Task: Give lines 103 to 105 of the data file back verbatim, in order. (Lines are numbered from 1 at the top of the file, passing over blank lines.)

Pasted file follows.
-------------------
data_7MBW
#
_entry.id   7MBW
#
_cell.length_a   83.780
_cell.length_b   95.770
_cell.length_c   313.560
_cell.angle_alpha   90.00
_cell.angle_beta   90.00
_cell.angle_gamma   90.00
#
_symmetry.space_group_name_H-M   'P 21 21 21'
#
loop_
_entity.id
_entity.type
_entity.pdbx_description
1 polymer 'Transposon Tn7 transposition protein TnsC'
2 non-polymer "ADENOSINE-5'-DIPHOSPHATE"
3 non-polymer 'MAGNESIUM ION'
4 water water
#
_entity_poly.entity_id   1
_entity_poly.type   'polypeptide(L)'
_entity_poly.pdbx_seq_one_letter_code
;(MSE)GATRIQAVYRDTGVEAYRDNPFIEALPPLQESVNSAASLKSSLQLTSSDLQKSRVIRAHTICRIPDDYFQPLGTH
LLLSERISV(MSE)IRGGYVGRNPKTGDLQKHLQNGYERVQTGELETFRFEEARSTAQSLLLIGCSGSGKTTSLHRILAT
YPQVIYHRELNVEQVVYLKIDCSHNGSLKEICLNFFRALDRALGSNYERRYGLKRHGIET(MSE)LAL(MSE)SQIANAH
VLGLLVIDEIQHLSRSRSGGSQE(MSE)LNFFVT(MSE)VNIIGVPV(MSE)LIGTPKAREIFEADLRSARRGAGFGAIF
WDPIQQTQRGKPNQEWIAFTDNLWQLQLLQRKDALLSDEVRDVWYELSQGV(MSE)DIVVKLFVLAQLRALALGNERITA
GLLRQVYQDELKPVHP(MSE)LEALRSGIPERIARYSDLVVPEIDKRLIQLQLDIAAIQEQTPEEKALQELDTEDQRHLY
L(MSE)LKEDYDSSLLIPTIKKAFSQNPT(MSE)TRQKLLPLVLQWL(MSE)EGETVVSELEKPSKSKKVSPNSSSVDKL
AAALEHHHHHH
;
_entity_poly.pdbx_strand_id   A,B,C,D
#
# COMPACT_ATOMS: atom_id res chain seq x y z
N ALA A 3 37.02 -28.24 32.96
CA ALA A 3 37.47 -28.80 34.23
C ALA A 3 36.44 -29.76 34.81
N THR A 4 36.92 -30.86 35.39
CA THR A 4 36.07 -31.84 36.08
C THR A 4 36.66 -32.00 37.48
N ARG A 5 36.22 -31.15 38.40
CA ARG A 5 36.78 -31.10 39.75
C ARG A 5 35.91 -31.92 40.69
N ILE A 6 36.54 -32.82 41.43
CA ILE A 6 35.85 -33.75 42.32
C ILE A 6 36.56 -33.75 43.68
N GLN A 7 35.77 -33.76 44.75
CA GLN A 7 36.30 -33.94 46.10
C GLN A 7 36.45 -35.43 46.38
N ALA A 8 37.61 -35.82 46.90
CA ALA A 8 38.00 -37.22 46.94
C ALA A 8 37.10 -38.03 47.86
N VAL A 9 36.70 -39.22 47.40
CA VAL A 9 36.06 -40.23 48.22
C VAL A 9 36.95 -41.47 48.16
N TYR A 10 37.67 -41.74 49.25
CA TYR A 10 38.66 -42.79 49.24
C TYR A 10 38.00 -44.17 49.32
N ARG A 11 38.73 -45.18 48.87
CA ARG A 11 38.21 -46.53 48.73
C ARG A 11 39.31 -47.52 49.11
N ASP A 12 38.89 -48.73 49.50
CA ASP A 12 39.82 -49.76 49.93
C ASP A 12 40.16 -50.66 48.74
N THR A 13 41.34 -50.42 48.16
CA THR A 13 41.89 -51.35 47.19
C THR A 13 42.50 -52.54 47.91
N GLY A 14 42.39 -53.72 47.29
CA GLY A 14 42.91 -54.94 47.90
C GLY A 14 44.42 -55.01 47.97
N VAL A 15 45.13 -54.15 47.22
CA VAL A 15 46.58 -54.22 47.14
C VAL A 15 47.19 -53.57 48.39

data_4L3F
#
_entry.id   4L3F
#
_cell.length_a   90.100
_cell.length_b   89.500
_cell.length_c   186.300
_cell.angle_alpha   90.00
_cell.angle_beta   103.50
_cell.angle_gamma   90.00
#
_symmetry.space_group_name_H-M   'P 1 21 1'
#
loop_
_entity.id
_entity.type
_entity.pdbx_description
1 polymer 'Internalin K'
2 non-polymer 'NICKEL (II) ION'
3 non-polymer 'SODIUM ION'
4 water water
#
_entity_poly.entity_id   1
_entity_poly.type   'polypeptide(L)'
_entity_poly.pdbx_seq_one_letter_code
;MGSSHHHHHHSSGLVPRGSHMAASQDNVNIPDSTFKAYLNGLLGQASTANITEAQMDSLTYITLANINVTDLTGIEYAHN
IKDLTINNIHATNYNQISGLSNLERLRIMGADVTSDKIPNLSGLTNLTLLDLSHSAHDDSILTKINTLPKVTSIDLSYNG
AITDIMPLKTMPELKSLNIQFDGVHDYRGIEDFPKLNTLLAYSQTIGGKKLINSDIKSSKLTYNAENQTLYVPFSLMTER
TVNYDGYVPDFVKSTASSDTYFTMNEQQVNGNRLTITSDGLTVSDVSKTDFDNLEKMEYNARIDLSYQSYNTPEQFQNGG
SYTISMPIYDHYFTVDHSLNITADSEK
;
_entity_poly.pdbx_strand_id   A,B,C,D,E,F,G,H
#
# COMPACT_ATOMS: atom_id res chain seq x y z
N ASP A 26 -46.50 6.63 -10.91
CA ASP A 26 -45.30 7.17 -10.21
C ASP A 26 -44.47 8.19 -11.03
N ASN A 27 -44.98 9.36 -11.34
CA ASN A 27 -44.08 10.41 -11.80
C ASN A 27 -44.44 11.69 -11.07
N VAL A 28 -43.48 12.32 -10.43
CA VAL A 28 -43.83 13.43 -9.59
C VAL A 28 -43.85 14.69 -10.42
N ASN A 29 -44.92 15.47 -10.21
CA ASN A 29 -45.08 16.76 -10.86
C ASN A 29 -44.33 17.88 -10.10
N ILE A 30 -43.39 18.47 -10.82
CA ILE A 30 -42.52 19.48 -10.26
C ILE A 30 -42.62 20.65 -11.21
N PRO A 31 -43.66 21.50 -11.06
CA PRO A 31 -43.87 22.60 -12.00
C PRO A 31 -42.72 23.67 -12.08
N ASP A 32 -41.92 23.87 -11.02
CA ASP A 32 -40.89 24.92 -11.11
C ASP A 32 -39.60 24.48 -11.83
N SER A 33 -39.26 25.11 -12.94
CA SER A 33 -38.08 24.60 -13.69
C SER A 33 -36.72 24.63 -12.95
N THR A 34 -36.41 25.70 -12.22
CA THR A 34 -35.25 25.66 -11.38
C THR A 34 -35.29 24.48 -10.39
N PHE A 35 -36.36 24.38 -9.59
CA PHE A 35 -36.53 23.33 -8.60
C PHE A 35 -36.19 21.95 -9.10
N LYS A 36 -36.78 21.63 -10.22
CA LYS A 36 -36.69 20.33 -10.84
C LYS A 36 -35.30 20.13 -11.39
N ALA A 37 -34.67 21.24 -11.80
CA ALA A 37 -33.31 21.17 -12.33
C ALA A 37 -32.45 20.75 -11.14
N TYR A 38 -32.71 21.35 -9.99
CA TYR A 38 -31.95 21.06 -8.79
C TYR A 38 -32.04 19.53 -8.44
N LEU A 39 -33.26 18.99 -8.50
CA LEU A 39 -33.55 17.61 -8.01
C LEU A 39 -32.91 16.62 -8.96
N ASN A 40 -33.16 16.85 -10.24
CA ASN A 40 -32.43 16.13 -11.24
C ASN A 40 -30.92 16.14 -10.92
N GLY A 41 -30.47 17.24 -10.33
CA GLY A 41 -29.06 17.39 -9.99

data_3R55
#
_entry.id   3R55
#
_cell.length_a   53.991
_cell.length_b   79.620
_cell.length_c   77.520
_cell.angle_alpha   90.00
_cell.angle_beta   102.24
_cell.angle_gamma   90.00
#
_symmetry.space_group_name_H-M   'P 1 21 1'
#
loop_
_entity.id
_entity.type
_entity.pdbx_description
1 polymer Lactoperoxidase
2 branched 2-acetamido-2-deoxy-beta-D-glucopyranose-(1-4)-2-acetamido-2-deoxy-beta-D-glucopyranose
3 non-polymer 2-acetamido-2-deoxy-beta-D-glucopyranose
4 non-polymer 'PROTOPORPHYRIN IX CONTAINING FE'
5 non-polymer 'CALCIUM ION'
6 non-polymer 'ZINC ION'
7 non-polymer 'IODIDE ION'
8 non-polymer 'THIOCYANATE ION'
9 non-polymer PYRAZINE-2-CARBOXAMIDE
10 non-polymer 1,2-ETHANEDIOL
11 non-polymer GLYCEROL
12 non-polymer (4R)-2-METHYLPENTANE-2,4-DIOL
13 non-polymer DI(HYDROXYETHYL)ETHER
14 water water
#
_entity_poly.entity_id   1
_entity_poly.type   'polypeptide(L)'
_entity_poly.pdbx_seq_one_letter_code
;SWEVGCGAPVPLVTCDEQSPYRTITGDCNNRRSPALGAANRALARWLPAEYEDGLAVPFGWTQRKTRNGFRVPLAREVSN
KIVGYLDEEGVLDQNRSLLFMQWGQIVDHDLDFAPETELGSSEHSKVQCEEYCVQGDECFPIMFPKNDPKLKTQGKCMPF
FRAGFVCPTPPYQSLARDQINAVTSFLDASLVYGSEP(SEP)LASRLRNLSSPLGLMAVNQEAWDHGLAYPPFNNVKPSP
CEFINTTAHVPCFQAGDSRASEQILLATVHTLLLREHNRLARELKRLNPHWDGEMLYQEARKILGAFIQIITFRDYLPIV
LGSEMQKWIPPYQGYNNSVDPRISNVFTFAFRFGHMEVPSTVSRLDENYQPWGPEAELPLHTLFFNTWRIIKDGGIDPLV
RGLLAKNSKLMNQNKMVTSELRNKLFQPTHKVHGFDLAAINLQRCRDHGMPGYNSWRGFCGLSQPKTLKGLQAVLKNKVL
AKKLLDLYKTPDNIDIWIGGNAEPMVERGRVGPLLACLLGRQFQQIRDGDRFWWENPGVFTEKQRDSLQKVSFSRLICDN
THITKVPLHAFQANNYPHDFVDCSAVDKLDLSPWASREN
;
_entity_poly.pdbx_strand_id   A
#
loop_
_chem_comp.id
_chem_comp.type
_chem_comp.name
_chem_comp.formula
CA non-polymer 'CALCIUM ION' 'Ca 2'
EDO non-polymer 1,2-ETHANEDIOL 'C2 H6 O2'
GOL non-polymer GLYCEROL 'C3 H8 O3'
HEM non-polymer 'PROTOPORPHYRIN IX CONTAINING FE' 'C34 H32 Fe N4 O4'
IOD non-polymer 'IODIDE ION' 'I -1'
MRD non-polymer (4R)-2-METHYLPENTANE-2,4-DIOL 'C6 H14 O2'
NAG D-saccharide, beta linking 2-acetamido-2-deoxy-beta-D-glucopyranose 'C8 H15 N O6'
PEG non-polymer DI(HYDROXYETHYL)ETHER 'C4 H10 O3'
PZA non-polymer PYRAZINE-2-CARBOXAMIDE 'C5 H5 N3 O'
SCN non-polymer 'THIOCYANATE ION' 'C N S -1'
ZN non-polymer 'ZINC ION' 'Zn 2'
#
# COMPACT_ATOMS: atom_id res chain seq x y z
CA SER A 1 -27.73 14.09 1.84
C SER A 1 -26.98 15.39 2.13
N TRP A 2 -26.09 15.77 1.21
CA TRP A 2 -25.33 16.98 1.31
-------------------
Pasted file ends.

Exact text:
IKDLTINNIHATNYNQISGLSNLERLRIMGADVTSDKIPNLSGLTNLTLLDLSHSAHDDSILTKINTLPKVTSIDLSYNG
AITDIMPLKTMPELKSLNIQFDGVHDYRGIEDFPKLNTLLAYSQTIGGKKLINSDIKSSKLTYNAENQTLYVPFSLMTER
TVNYDGYVPDFVKSTASSDTYFTMNEQQVNGNRLTITSDGLTVSDVSKTDFDNLEKMEYNARIDLSYQSYNTPEQFQNGG